Jane (continued) …
When you can truly see the world — I mean see it all: the corruption, the dirtiness, the dishonesty, the manipulation — you want to fight for goodness, for honesty, for sincerity … you want to fight for the magic that you know exists; you want to fight for — what feels like — your life.
We all want to see the beautiful things in the world — the beautiful places — and we want to see them being and looking beautiful. We want places like Manila Bay to glow and shine and vibrate with its gorgeousness. And we want to fight for it — even if only spiritually — regardless of the obstacles facing us, because we feel like we are fighting, also, for ourselves. I feel that I am in the midst of that fight — fighting for myself — and Joe and I want to know if you are also in that fight … because there is often comfort found in others.
See, we are often taught that it’s easy and foolish to do what we want and that we need discipline to restrain ourselves and instead do what others and society want us to do. As a result, it’s the hardest thing in the world to do what we want — I mean, what we really want. And it takes the greatest courage.
My and Joe’s voice — as well as this venture — are small in this world; Joe and I both acknowledge that. Regardless, the brand Manila Bay Beach — and everything we hope it will come to represent — will advocate for and encourage every man and woman, regardless of age, to pursue their happiness and whatever it is that feeds their personal magic.
There are three things that have kept the magic alive in me: Trace, Cohen, and Grady, my sons, the “monsters”. They are both the most wonderful and the most annoying creatures in my life — but I could not imagine a life of magic without them. Through them, I’ve learned self-sacrifice, patience, understanding, how to power clean and how to not be grossed out by awful smells. I’ve learned how to function without a decent night’s sleep, as well as how to navigate approximately 150 interruptions per hour. Also, because of them, I am now fluent in three additional languages: Cohenese, Gradish and Know-It-All.
I’m currently here in California, USA, with my boys. The worldwide pandemic and subsequent government regulations have prevented most people entry into the Philippines; yet still, the country exists in my heart as a distinctly memorable dream, as something beautiful and alluring and teasingly tantalizing, yet just out of reach. There is magic to be experienced in the Philippines, and I eagerly await the opportunity (my impatience increasing haha) to board a plane with my beloveds and — a twenty-one-hour movie marathon later — hear the Captain speak the following words, “Flight attendants, please prepare for landing.”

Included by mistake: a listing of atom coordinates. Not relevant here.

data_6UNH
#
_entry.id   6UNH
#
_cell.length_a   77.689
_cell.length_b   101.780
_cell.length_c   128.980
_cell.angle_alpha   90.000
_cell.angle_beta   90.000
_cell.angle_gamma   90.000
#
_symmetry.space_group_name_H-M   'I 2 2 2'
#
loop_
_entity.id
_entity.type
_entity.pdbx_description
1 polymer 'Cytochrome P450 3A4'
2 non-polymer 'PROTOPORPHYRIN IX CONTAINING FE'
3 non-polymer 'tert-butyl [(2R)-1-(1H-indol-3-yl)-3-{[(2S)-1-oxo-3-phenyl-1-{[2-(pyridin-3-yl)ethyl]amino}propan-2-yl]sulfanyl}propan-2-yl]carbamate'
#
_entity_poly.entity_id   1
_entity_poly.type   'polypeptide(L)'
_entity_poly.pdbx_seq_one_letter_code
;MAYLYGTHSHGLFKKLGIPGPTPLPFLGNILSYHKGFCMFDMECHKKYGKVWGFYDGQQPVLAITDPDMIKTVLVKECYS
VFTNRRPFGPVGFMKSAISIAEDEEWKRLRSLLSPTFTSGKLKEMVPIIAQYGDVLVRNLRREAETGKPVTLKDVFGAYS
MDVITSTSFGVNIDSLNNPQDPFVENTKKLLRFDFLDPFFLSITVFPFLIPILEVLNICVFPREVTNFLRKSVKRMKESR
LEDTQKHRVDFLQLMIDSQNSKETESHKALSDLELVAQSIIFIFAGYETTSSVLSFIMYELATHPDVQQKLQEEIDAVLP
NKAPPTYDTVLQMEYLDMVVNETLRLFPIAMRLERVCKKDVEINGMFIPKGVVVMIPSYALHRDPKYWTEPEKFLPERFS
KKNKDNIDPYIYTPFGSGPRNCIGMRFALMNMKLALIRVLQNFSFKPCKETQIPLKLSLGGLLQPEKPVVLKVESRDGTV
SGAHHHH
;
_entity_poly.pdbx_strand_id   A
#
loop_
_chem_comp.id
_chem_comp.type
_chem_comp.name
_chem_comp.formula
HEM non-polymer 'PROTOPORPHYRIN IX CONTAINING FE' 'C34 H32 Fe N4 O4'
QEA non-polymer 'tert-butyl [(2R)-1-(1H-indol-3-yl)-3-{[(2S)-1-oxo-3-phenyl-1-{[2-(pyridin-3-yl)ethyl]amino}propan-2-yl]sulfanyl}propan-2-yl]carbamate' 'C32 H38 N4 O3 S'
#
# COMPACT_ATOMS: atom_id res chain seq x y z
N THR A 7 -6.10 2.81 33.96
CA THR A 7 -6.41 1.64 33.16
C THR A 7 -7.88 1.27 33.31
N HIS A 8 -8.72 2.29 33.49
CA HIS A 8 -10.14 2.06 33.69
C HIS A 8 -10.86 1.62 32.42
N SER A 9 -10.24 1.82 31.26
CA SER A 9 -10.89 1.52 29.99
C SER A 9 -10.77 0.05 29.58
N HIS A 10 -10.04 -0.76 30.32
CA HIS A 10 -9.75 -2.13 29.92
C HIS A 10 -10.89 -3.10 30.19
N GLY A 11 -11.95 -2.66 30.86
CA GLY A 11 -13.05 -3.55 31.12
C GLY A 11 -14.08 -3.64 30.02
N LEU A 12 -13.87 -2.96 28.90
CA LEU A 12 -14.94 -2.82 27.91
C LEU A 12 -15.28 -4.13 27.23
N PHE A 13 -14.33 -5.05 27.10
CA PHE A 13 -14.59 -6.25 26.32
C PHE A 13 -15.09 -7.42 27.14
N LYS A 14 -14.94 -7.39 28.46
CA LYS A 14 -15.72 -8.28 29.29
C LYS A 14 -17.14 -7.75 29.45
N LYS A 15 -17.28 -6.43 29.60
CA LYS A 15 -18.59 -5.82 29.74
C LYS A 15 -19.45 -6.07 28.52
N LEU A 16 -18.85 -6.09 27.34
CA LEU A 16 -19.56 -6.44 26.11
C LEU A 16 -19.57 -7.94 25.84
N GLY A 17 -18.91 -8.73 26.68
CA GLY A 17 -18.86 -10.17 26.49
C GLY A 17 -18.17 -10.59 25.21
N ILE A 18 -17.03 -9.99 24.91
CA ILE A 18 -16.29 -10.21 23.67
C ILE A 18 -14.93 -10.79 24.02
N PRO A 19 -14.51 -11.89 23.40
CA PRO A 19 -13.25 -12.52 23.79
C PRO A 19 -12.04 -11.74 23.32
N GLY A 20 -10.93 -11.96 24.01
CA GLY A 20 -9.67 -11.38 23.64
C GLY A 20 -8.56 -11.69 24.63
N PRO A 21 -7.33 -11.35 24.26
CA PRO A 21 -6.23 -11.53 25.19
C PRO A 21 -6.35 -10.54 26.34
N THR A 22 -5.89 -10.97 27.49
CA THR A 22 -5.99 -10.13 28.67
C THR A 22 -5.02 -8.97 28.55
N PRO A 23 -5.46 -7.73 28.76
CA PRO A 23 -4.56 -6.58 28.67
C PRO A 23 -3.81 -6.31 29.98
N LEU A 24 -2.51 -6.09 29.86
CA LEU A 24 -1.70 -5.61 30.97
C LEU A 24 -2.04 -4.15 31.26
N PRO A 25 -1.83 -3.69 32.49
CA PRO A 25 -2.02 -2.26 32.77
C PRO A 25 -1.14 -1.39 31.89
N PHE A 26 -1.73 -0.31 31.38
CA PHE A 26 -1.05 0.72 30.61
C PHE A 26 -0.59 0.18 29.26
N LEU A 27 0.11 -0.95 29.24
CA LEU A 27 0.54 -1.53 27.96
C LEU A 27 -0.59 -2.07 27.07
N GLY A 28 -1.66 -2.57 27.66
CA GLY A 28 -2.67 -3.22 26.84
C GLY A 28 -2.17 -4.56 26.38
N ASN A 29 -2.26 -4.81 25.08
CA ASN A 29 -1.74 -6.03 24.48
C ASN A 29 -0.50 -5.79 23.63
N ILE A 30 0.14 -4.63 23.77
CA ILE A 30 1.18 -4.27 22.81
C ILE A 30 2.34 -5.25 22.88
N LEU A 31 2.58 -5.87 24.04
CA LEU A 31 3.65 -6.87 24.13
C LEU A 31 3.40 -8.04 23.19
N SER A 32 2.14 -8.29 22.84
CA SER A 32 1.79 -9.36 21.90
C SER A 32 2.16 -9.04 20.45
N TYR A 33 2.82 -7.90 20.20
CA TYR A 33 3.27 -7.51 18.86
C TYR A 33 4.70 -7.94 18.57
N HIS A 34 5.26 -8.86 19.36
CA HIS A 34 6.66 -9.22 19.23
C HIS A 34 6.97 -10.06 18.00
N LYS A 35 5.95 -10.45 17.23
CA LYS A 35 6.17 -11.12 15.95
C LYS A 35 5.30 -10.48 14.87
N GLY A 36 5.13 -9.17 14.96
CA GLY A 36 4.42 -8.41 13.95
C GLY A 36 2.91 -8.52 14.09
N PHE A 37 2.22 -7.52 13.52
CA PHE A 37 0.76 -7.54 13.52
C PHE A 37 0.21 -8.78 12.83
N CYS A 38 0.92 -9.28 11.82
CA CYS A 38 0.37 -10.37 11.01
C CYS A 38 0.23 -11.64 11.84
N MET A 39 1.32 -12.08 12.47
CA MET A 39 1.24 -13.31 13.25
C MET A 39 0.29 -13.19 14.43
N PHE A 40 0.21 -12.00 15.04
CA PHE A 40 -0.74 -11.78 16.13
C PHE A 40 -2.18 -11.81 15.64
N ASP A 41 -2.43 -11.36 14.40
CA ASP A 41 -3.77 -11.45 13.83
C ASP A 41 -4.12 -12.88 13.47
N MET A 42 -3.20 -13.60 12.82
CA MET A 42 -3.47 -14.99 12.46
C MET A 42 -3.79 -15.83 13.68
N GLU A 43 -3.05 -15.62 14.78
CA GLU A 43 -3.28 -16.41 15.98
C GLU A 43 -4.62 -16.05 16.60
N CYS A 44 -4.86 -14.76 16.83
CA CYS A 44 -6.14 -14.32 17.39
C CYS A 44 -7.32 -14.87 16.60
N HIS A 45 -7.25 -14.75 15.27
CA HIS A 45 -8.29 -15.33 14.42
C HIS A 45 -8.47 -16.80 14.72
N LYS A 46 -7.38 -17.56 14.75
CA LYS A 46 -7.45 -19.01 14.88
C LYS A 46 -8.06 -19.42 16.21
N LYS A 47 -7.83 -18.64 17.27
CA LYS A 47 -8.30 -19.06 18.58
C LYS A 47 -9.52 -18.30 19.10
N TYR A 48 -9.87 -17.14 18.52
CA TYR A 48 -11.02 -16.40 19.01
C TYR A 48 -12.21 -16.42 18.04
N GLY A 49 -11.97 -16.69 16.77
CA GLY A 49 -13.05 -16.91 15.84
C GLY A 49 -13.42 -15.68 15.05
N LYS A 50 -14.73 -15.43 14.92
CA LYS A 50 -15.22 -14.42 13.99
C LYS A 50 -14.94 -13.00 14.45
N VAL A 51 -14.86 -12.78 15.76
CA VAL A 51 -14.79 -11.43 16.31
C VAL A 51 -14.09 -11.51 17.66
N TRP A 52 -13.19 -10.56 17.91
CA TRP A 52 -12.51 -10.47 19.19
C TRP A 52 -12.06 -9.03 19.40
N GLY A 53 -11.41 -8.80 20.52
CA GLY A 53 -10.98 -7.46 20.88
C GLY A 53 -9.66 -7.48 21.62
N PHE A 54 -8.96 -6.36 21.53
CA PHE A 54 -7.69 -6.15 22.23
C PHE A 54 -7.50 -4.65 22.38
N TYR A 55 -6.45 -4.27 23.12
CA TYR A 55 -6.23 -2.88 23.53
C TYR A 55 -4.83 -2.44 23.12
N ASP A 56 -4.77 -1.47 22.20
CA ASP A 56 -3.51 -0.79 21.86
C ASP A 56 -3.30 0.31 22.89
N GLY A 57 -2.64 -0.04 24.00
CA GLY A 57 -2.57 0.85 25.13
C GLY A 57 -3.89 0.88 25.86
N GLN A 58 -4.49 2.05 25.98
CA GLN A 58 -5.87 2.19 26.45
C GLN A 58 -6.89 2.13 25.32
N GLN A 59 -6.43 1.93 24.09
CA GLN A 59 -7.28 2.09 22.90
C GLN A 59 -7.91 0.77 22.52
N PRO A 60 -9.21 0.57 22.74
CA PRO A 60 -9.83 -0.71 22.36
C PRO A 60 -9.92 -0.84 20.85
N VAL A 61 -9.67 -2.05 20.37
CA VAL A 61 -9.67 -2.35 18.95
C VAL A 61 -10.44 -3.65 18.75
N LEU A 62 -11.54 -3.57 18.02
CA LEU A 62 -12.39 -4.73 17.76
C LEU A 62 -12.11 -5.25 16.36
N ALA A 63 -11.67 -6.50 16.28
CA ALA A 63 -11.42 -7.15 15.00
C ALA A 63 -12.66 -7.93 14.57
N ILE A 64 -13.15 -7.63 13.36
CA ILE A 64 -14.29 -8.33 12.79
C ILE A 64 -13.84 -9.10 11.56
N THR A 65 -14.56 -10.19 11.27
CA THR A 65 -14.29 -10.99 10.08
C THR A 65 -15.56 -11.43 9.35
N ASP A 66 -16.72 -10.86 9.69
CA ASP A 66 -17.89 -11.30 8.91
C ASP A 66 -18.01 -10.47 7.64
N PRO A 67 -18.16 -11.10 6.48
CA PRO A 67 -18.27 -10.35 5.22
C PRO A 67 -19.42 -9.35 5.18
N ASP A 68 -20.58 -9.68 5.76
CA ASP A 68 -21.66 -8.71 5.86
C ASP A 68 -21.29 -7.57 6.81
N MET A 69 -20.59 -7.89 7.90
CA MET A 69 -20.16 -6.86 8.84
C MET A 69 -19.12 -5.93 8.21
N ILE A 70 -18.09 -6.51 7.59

Life, existence, everything, it’s all about the magical moments — seeking them, feeling them, embracing them — and shouldn’t it be? Life without good parties, without coffee, without laughter, without exposing hypocrites, without jogging, without nature, without walking away from the people who never listen to another because they are only thinking of what they want to say, without photography, without finding the positive within the bad, without people who laugh at themselves, without the opportunities to be creative, without having to take my foot out of my mouth, without thoughtful conversations, without good tequila and without the moments of magic? … um, no — my heart would break.
And beyond the simple experiences that define our daily lives, and beyond the authentic human connections and the love that each provides, we are here to pursue our dreams, come what may, arriving at an end result that is hopefully overflowing with happiness and success.
But that end result must be true happiness and real success; it must go beyond financial reward and status … to be a genuine success, one must find the true agreement between a man and the existence he leads. (Credit to Bob Dylan for that far better definition of success — which I have paraphrased above — than that which any dictionary has ever provided.)
And that is what I want for my monsters: that true agreement between a man and the existence he leads. That kind of success. Because that is all that matters. Not money. Not celebrity. Not status. And I’ll — and so will Joe — always encourage this kind of quest for both genuine happiness and success — not only for my monsters, but for each and every one of you who seek the same in the grand, historic city of Manila — and in every Shire, every Never-Never Land, every Emerald City, every Xavier’s Academy, every Chocolate Factory, every Wonderland, every Hogwarts, every Pandora, every Central Perk and every Narnia — real or imaginary — across this magical world.